Getting to the point where you can enjoy it, however, is a long, hard, and confusing journey. Act of Aggression doesn’t really have a clear design template that it follows, and each faction is maddeningly different from the others in many trivial ways that force lots of re-learning.

The game’s biggest problem is there is at once too much information to take in and that almost all of it is presented badly. I’ve had a lot of time to develop an eye for its battlefields, and I still have a hard time parsing it.

A lot of that is down to the fact that it is a “realistic” looking game. Infantry are not quite to scale, but they’re still incredibly small next to the tanks and aircraft.The US military uses the Stryker for practically everything, so their armies will be full of almost-identical vehicles distinguished by what’s mounted atop their chassis. Those details are almost invisible when zoomed-out.

It wasn’t so hard to deal with this in the Wargame series because each unit was accompanied by a symbol (NATO or Eugen’s custom designs). The moment you identified an enemy unit, you were also told exactly the make and model, so you didn’t have to go blind trying to identify the chassis and armament like some kind of Home Guard spotter during the Blitz. But Act of Aggression always asks you to make those calls constantly, often through a haze of fire and smoke.

That’s extremely punishing in a game like Act of Aggression, which is full of “hard-counter” type units that will eviscerate their enemy counterpart. A lot of RTS games employ these kinds of “rock, paper, scissors” relationships. But it only works if those relationships are readable. In Act of Aggression, they are not.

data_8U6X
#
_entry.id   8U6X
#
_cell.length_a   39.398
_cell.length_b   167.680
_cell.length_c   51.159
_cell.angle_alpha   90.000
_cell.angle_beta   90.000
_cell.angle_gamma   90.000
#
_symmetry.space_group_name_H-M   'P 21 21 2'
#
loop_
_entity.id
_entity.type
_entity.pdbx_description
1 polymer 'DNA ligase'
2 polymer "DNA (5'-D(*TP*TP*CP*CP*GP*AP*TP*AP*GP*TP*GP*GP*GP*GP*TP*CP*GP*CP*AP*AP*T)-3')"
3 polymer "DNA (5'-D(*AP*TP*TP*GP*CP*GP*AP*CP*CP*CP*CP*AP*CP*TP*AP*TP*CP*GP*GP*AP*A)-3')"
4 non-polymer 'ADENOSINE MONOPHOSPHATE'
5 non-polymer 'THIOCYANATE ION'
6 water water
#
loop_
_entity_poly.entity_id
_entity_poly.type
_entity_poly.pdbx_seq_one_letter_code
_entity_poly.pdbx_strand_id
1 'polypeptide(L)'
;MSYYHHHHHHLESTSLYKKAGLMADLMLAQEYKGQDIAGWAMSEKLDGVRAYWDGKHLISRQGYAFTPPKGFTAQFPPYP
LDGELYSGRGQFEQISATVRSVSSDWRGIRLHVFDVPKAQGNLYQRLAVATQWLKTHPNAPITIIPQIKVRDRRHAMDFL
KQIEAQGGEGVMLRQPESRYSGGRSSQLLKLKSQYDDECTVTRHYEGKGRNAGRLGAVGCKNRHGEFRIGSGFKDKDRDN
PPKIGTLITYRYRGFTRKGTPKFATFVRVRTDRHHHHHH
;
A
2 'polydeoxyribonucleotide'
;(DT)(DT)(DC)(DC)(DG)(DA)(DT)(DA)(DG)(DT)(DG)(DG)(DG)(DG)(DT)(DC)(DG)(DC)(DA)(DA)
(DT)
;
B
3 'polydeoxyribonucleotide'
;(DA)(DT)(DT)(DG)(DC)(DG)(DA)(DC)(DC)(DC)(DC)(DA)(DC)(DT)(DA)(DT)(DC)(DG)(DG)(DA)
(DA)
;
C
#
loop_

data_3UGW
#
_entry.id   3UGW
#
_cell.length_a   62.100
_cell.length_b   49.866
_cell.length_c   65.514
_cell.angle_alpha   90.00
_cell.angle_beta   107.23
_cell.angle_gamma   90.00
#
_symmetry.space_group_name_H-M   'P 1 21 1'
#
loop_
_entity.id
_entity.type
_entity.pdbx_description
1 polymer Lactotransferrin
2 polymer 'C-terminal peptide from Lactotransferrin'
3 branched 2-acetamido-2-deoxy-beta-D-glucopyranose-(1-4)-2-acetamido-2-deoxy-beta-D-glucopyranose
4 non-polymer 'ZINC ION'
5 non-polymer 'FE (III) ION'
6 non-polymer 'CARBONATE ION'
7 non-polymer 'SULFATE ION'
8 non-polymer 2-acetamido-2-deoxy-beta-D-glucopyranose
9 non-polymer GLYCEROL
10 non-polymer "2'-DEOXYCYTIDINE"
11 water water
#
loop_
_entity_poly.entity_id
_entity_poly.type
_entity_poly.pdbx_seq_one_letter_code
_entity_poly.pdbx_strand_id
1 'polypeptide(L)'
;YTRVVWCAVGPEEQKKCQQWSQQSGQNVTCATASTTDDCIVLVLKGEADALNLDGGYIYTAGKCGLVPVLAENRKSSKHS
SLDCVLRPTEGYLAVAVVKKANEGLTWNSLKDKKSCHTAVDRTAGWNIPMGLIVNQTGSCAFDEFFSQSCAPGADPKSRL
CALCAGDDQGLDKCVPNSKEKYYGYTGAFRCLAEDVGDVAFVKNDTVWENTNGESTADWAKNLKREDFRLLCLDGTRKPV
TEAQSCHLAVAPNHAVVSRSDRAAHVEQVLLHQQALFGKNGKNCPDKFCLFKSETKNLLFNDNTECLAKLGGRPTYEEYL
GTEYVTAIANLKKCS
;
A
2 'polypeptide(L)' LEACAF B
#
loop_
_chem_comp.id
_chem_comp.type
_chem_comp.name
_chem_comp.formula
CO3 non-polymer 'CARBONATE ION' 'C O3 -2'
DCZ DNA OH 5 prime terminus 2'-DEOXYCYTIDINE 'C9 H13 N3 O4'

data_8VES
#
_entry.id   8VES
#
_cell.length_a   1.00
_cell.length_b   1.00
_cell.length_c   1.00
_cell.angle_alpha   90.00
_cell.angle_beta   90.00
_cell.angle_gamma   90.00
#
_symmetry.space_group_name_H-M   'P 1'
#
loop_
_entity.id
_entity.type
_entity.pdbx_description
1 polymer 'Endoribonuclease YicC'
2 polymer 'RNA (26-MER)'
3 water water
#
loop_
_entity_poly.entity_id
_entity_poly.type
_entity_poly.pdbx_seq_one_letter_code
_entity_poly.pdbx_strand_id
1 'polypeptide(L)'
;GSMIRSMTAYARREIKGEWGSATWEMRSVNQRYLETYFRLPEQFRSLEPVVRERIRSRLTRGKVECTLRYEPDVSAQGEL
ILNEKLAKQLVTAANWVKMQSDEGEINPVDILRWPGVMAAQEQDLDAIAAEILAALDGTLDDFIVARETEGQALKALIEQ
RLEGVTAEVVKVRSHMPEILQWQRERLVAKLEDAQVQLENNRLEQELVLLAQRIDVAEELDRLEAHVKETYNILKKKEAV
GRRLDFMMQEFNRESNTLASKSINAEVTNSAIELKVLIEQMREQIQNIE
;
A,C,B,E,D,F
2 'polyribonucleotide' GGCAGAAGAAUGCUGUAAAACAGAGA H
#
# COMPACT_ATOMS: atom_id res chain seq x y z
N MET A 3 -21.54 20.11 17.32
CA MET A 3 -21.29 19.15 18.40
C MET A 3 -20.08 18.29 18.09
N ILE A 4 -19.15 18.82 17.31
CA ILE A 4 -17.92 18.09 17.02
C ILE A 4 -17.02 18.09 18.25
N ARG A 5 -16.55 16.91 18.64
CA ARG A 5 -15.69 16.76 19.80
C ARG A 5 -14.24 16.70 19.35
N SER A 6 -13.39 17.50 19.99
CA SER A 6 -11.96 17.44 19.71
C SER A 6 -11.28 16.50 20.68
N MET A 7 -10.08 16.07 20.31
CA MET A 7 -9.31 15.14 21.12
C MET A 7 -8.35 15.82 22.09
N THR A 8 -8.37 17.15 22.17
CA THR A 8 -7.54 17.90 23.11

It gets even more complicated when you factor in the tech tree and upgrades. Act of Aggression LOVES upgrades. The more the better. Just about every unit has an upgrade available. The Puma, a light tank with the Chimera faction (think the EU / UN with fangs), can get an upgrade that allows it to carry four infantry. Then it can get another upgrade that gives it anti-tank missiles in addition to its autocannon. This has an important side-effect: suddenly the Puma does something completely different than it did before.

The US, not to be outdone, has upgrades within upgrades. First you pay to unlock the “Tusk” upgrade for your armored units. Then you have to upgrade EACH INDIVIDUAL UNIT with the Tusk kit. So once you unlock “Tusk II”, you had sure better go around to every tank you ever built and buy the upgrades, or they won’t get the extra armor.

Lord, just writing that made me angry again.

All of this introduces a lot of complexity and confusion into a game that was already hard to follow. Even a relatively simple army composition raises a bunch of marginal questions: when do you buy the artillery range upgrade? Before or after upgrading the attack helicopter’s anti-tank missiles? Are those useful without the sight upgrade for you recon units?